Matryoshkas are wooden dolls that come in a set: they range in size and can be placed inside of one another. The first nesting doll set was carved in 1890, and in 1900 the dolls were presented at the Exposition Universelle in Paris, where the toy earned a bronze medal. Since then, this toy has been a noticeable part of Eastern European culture and my childhood as well.
Educational Benefits of Matryoshkas
This little toy teaches a lot of basic concepts to children, and because it is made of wood, they can start playing with it during their first year. Budster got a set of plain wooden matryoshkas when he was around nine months. He loved opening them at first, later starting to close them as well. At first I gave him one doll, but then progressed to all three of them, and he learned to match the right halves together. All of those were excellent exercises!
When he was about one-year-old, I took his plain set and painted it. He fell in love with his matryoshkas all over again, standing next to the shelves and gazing at their freshly-painted, colourful dresses. He wanted to leave finger prints on them – badly! When the dolls were ready to be played with, he was very excited to do so.
After a few months, Budster still likes his dolls. Once in a while, he will sit down and try to sort the dolls by size, and other times he will hide something inside and come to me with a doll and a sly grin on his face, “Mommy, guess what?” If the thing inside is solid, the Matryoshka turns into a rattle, and Budster runs around shaking it. If he gets close to rice or water, he likes to use it as a scoop.
When I was a little girl, I also liked to play with my Matryoshkas as if they were dolls. Because they ranged in size, but looked similar, it was natural to imagine them as sisters. The bigger ones cared for the smaller ones.
Do-It-Yourself Matryoshka Set
You can always buy a set, but if you paint it yourself, you can add educational elements and personalized elements. It can become a unique toy for your child that will have real history and culture behind it – a family heirloom! Painting a Matryoshka set is simply fun, and if you have older children, who are around four and older, it can be a great family project.
Matryoshkas come in very different designs. Many sets would feature the same design, painted on a different scale, but there would be other sets where all the dolls will be different. Frequently, Matryoshkas depict women in traditional dresses with headscarves; however, there are sets of animals, cartoon characters and even politicians. Here I am going to show how to paint a very simple Matryoshka.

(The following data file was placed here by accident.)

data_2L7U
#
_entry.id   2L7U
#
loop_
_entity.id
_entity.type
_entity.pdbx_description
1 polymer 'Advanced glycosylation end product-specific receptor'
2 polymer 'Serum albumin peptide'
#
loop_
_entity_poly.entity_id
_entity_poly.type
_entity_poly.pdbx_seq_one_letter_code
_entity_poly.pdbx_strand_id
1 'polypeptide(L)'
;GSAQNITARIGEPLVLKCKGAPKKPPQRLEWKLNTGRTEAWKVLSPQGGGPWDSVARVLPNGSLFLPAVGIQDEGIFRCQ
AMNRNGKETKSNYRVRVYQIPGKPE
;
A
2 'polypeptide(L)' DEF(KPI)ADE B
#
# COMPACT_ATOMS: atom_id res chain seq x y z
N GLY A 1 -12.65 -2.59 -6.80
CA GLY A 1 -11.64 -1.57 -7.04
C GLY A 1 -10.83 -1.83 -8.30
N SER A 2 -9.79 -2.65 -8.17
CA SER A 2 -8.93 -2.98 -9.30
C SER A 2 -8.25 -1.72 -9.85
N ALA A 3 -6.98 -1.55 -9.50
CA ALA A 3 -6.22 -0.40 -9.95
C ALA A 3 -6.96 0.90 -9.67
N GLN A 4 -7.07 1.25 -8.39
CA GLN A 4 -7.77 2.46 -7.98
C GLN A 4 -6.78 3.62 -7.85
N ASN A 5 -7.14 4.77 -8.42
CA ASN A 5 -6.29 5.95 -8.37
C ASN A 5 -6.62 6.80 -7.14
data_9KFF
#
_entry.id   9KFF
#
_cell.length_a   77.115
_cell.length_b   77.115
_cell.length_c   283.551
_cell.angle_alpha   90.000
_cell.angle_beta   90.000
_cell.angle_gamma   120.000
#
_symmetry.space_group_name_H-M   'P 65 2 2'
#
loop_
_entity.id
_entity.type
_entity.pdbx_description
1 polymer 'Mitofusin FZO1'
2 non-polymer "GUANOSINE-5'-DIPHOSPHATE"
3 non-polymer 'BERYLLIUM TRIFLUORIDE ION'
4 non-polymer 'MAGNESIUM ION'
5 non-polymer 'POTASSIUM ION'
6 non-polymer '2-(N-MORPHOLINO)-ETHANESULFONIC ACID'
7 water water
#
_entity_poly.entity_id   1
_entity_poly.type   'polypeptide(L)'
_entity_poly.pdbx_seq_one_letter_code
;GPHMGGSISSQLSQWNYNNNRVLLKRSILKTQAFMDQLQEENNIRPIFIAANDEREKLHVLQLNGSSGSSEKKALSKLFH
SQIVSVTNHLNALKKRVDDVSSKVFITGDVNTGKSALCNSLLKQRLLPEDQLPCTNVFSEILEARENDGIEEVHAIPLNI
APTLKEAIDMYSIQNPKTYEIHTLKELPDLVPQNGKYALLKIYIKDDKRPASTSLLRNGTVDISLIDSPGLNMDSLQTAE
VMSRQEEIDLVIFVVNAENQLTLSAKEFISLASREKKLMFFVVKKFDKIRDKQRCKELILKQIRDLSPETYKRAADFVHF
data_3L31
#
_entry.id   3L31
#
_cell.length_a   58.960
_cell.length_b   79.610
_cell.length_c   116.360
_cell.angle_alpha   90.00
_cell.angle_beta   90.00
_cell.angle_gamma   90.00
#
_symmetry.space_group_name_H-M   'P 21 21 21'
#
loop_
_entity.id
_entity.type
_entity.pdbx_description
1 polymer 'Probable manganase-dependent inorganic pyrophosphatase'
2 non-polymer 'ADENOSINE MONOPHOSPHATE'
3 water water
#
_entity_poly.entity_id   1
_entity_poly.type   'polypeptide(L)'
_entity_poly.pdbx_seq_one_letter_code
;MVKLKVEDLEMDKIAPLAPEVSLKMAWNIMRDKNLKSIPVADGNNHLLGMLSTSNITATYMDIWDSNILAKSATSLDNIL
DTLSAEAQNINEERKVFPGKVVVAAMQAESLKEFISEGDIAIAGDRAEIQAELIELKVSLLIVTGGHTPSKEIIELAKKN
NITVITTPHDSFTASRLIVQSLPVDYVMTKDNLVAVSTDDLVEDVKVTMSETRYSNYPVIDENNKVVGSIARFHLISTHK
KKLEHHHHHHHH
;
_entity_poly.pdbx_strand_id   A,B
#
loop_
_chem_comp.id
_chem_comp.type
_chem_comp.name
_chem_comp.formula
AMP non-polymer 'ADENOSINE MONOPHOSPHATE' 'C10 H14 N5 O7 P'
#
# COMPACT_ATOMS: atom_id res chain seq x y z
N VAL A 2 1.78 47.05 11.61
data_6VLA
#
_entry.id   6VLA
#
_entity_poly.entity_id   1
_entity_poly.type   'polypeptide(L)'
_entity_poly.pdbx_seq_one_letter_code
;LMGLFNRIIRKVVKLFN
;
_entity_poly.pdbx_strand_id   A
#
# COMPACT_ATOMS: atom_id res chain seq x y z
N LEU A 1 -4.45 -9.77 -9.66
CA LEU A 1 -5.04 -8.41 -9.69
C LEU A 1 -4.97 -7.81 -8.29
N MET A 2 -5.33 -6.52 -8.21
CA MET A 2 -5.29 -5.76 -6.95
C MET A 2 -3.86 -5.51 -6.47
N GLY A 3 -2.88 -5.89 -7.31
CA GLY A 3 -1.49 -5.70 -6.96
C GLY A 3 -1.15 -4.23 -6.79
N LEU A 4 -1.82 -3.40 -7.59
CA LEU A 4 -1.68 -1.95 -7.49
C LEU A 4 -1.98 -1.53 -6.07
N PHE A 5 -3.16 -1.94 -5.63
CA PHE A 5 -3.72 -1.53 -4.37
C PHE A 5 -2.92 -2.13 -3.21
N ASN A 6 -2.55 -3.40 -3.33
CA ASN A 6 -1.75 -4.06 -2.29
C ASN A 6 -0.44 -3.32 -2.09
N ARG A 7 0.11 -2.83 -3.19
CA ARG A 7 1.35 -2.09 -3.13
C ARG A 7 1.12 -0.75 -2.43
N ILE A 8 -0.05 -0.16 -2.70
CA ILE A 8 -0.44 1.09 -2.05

– a blank wooden set
– paints (Gouache or Acrylics)
– if you use Gouache, you will need a polyurethane varnish; if you use Acrylics, a water-based varnish will work as well
I feel more comfortable working with Gouache. From what I heard, it was also a traditional way of painting these dolls. However, in modern times, it is very common to use acrylics for painting Matryoshkas as well.
1. Line all of your nesting dolls in front of you. Depending on how big your dolls are and how young your child is, you might want to remove some of them from the set for now. In my set the biggest doll is 4″ tall, and I prefer to take the two smallest ones out. I am left with three dolls.
2. Paint each in a uniform colour. I am going to paint them red, blue and yellow, so that the dolls can be used for teaching colours and some basic sorting activities.
4. Now is the time for the most important part – babushka! Sometimes Matryoshkas are even called Babushka dolls, for the traditional headscarves they wear. It is funny that the English word for them happened to be babushka. In Russian, when you say babushka, you mean grandma. Old women do wear headscarves a lot, but those are called kosynka in Russian.
Linguistic curiosities aside, you can simply outline the headscarf or decorate its edges, like I did with the blue doll. You can paint some pattern on the headscarf or on the dress, like I did with the red and the blue dolls. I will also add a pattern to the yellow one, later.
5. Another noticeable feature of a traditional doll would be a painting on its belly. It could be a decorative floral design or a scene from everyday life. Often it is enclosed in a circle. Start by painting circles on your dolls’ bellies.
Matryoshka’s disassembling begins
Matryoshka colour sorting
Matryoshka puzzle solving
Today my fellow bloggers and I are participating in the virtual busy bag exchange. Please, follow the link to read more about busy bags and other participating blogs. I am “swapping” out ideas on how to entertain one-year-old guys with Kim from Live Over C’s and Kate from Kitchen Floor Crafts.
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